Gendered Reading & Growing Up

Posted May 22, 2014 by Stormy in Books / 21 Comments

I’ve been trying to write this post for along time now, and I haven’t found a good way to structure it, but it’s important so I wanted to talk about it anyway. As long as I’ve been blogging, there have been discussions about gendered reading, and the way we so often teach children that there are “boy” books and “girl” books. These posts aren’t going anywhere any time soon because we keep doing this in our culture. I’ve read so many (important) pieces on the subject, and I acknowledge that. It’s time we look at this critically, but I’m not really doing that today. I wanted to discuss my personal experience.

In our culture, we’ve decided pink and princesses are girl “things”, including in our books, and boys get the toy swords and Tonka trucks. This often crosses into our reading, when we talk about “books for boys”(the idea that boys are more often reluctant readers) and to a lesser extent, “books for girls”. There’s a bit of an underlying assumption too that girls can like boy things too, but boys can’t like girl things. However, even girls who like boy things can’t like boy things too much. They have to grow up and become lady-like at some point. This is a rather vague and generic look into how our culture treats these things, but you get the point.

I want to discuss my experience growing up with gendered reading. Now, I was the girl who liked to play with the “boy” toys growing up. I never quite fit into anyone’s label, because I wasn’t a tomboy in the way most people would describe a tomboy. I liked dresses just fine and I didn’t like climbing trees or roughhousing. But all my friends were boys, and I played more with toy dinosaurs and a Tonka truck than with my Barbies.

I also had a large imagination growing up, so I would often make my friends and I go on “adventures”. These adventures usually involved knights & dragons. And even then, at maybe six or seven, I remember feeling like I was suppose to be the princess in the tower to be rescued. I didn’t do that, by the way–I was as much of as knight as one of the boys. But I remember thinking that wasn’t how it’s suppose to go, that I was playing “wrong”.

What does this have to do with reading, you might wonder? Well, I’ve always been a voracious reader. And most of my childhood was spent reading the standards–the Boxcar children, the Chronicles of Narnia, Harry Potter, the Baby-Sitter’s club. My school did the Accelerated Reader program, or AR. Now, the merits of AR are hotly debated, but I didn’t know that at the time, of course. I just knew that meant I had to read at a certain reading level, and when I was in sixth grade, my reading level jumped up to one of the highest. That meant I was transitioning out of chapter books and middle grade books into older novels.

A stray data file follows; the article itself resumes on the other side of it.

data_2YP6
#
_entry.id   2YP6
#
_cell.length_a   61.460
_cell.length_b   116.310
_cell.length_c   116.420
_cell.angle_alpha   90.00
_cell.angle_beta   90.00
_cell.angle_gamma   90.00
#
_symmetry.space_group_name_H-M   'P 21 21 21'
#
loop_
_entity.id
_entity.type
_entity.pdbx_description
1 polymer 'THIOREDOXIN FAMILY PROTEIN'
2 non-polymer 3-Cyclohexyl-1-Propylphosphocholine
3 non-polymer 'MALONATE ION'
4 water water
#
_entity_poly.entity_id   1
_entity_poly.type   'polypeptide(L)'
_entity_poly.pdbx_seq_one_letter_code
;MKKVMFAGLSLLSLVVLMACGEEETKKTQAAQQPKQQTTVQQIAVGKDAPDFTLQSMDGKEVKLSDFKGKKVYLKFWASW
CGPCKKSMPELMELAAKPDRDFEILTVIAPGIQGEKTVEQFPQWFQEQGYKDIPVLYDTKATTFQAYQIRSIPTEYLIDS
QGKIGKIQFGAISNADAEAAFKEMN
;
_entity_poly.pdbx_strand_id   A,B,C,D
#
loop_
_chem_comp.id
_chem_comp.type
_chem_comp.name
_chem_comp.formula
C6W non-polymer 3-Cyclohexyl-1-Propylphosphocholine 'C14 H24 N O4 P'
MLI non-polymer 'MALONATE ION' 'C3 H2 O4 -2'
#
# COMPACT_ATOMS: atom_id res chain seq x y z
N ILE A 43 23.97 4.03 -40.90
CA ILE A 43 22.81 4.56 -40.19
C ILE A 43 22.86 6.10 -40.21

I had always loved the fantastical, so when my reading level went up I was immediately drawn to the fantasy books my school library had. I read The Lord of the Rings in sixth grade and loved it. I made my parents watch the movie several times, and from there I branched out to other fantasy books. I read The Sword of Shannara series and some others I don’t remember. I even tried a few science fiction titles, though I was less enthused about those.

I started visiting the science fiction & fantasy section at my public library too. I loved the thrills, the adventures, the look into a different world. I loved them, but I always felt weird for liking fantasy so much. And you know why?

I had internalized the message that adventure stories and fantasy were for boys.

I thought this all through Jr High. I have no idea where this message came from. NONE of my teachers ever said it. My parents NEVER said anything like that. I don’t remember my classmates making remarks of that sort. But I had learned as a child–adventures were for boys. I even remember thinking that it was okay for a bit because I was still young, but when I grew up I would have to stop reading fantasy.

Really.

I tried reading the books I thought I was suppose to read. I liked some and others I didn’t. I kept reading fantasy. But when I got to high school, I stopped. I knew, technically, that I still could, but fantasy and science fiction were genres for boys.

We can debate the WHYs and HOWs of this message for a long time. Was it because of the whole Princess-in-a-tower trope? Was it because I never found a fantasy with a female lead character? I don’t really know. For me, that’s not the point anymore personally(though I think it’s still important to talk about, of course).

It wasn’t until I got to college that I stopped caring about the fact somewhere along the way I had labelled adventure “for boys”. It’s only been in the past few years that I realized I could unabashedly love science fiction and fantasy AND love to wear dresses all the time.